This is a popular fish, and as often occurs, it goes by several names. Parago and pagello are common in Tuscany, though in other parts of Italy it's also known as fragolino.
Actually, fragolino makes more sense to me, because the word means little strawberry, and ties in with the fish's pretty colors.
In any case, Pandora is quite tasty, and very nice grilled or baked. You could cook them quite simply, or if you'd rather you could use this Puglian recipe for baked fish with olives, which will work well with many other kinds of fish as well, including breams, sea bass, and porgies.
Baked Fish with Olives, or Pesce al Forno Con Le Olive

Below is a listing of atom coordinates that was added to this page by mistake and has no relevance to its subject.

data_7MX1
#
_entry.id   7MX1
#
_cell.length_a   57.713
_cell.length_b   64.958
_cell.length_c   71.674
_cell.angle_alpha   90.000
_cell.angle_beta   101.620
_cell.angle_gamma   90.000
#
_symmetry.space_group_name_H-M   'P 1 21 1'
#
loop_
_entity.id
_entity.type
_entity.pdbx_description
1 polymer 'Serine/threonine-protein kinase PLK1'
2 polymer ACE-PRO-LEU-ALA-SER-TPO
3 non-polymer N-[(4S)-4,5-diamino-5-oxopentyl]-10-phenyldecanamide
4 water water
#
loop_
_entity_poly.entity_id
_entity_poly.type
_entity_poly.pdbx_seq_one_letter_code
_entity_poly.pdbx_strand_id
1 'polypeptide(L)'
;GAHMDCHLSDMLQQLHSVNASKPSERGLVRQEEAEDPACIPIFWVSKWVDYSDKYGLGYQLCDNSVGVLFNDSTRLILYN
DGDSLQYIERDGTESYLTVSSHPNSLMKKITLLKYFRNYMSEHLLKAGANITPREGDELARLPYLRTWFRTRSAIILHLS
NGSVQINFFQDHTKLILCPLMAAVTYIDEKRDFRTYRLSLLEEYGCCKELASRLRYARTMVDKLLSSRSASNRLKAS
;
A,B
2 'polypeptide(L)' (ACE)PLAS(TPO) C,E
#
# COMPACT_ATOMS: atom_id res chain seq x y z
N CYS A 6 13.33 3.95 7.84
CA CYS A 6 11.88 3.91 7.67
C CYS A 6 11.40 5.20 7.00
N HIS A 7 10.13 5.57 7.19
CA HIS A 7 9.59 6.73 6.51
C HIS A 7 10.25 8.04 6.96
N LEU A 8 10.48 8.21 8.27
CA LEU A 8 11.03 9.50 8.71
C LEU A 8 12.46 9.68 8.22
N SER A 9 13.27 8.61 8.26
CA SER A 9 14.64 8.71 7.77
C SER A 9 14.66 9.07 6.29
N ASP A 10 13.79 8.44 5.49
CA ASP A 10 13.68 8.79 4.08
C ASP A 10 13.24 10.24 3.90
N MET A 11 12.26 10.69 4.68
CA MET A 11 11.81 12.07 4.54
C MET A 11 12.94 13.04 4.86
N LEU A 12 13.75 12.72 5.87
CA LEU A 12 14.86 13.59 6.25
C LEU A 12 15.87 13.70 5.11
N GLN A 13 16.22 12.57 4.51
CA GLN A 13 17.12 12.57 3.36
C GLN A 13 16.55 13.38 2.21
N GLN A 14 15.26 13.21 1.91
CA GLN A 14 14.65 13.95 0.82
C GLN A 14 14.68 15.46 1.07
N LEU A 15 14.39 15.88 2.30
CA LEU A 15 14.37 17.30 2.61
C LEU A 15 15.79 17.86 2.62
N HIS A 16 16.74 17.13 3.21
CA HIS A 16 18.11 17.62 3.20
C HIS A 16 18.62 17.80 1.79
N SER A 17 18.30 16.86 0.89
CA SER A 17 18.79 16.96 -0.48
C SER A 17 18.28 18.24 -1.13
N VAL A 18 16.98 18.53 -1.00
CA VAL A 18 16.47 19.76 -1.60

To serve 6:
3 1/2 pounds (1.5 k) fairly large fresh fish, cleaned, or fish steaks
1/3 cup olive oil
6 ounces (150 g) olive paste
A scant half cup white wine vinegar
Salt and pepper to taste
Preheat your oven to 360 F (180 C).
If you are using whole fish, salt the cavities, and put them in a lightly oiled baking pan. If you are using fish steaks, simply put them in the oiled pan. Sprinkle the fish with the vinegar, followed by a little more oil, and then distribute the olive paste over them.
Bake the fish for about 15 minutes, and serve at once.
Pandora on About:
Pandora roasted in salt
Grilled Pandora with Dried Tomato Pesto
How to Select Fresh Fish
How to Serve a Whole Fish at Table
Other Fish Recipes